The trainings are part of the three-year federal Beginning Farmers and Rancher Development Program, Preparing a Resilient Future, in partnership with the Northern Plains Sustainable Agriculture Society, Center for Rural Affairs, the Intertribal Agriculture Council, Nebraska Sustainable Agriculture Society, International Organic Inspectors Association, North Dakota State, and University of Wyoming.

The project targets medium to large-scale field crop and livestock operations, unlike most programs focused on beginning farmers and ranchers. This project was selected in a national competition under the Beginning Farmers and Ranchers Development Program funded through the USDA National Institute of Food and Agriculture.

The Northern Plains Sustainable Agriculture Society (NPSAS) is hosting this event in collaboration with NCAT. NPSAS will hold its annual Food and Farming Conference at the same location. Registration for the NPSAS conference is here.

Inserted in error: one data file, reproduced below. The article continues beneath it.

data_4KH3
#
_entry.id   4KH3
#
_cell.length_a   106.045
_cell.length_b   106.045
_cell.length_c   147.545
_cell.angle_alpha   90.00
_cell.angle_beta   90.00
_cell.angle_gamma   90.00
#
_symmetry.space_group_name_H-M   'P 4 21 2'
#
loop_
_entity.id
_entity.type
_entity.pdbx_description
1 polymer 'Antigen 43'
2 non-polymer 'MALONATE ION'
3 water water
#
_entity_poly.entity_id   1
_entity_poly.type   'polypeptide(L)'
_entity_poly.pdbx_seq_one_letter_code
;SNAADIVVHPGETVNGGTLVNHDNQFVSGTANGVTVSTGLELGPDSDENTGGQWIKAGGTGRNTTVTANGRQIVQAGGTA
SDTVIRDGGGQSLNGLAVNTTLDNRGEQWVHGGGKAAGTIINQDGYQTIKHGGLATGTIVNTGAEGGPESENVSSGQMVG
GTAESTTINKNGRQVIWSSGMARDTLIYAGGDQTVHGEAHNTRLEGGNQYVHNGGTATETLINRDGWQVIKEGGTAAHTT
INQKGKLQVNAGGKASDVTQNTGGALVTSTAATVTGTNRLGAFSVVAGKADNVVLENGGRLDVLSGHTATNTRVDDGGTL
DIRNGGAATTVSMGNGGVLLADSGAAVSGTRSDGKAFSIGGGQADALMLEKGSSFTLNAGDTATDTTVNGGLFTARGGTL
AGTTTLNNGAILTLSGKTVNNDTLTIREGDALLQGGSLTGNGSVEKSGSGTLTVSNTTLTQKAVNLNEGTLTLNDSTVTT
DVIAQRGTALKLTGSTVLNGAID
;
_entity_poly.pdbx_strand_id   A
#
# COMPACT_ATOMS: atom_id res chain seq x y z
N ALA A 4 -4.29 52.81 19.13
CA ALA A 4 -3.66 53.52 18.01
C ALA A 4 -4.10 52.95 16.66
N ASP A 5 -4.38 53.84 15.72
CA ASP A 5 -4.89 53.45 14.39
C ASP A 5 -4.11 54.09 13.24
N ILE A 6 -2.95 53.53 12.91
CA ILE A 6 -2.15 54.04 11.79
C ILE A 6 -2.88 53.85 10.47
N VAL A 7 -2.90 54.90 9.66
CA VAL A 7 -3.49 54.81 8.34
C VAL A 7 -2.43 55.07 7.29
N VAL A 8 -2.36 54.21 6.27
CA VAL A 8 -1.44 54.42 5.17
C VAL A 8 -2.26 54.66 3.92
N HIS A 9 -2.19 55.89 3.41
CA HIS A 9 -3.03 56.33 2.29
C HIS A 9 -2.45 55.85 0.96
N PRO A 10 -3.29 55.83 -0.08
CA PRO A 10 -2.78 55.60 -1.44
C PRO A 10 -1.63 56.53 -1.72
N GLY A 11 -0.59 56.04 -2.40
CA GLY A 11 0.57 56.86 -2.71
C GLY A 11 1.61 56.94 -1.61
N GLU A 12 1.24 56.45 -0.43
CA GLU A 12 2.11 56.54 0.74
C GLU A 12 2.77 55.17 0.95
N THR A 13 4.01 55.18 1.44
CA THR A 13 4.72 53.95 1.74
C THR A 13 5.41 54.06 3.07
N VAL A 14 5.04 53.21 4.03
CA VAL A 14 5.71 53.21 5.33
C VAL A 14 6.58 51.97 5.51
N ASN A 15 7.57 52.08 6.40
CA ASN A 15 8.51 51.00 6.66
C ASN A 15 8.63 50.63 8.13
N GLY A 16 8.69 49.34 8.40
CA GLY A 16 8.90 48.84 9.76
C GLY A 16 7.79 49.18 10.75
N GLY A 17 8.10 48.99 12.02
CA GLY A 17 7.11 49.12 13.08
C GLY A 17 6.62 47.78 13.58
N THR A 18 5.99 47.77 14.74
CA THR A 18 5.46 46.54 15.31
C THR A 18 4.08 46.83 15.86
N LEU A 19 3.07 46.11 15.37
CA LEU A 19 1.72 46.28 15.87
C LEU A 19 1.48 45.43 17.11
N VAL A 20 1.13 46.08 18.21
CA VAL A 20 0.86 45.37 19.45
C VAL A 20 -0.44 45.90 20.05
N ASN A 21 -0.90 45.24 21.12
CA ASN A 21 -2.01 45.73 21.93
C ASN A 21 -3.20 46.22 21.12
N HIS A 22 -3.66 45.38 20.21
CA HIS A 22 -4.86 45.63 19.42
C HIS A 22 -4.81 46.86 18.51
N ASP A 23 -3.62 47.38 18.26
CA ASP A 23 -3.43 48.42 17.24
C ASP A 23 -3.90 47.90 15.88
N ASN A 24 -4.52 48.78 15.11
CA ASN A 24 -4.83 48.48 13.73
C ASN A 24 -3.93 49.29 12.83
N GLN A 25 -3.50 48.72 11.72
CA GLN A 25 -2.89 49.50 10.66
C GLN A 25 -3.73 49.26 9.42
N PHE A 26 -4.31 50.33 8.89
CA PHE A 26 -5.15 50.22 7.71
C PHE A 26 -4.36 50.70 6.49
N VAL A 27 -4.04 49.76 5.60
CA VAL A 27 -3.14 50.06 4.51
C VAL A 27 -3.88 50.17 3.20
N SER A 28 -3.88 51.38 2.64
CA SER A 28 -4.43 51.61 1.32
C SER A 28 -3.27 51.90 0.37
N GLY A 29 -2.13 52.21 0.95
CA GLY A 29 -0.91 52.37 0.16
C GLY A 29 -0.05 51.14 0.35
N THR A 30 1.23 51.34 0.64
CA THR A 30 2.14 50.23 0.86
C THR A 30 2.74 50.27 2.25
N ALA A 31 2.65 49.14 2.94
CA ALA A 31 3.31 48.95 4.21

A new publication from the National Center for Appropriate Technology’s sustainable agriculture program, ATTRA, offers a practical primer for farmers who want to try their hand at growing industrial hemp.

Absent from U.S. Agriculture since the 1930s, hemp was reintroduced as part of the 2018 Farm Bill. The bill defined hemp as essentially a cannabis plant with 0.3 % or less of THC. That led hemp crops to be subject to complex regulations and testing.

Industrial Hemp Production details those considerations as well as production information for hemp grown to produce fiber, seeds, and CBD cannabis products.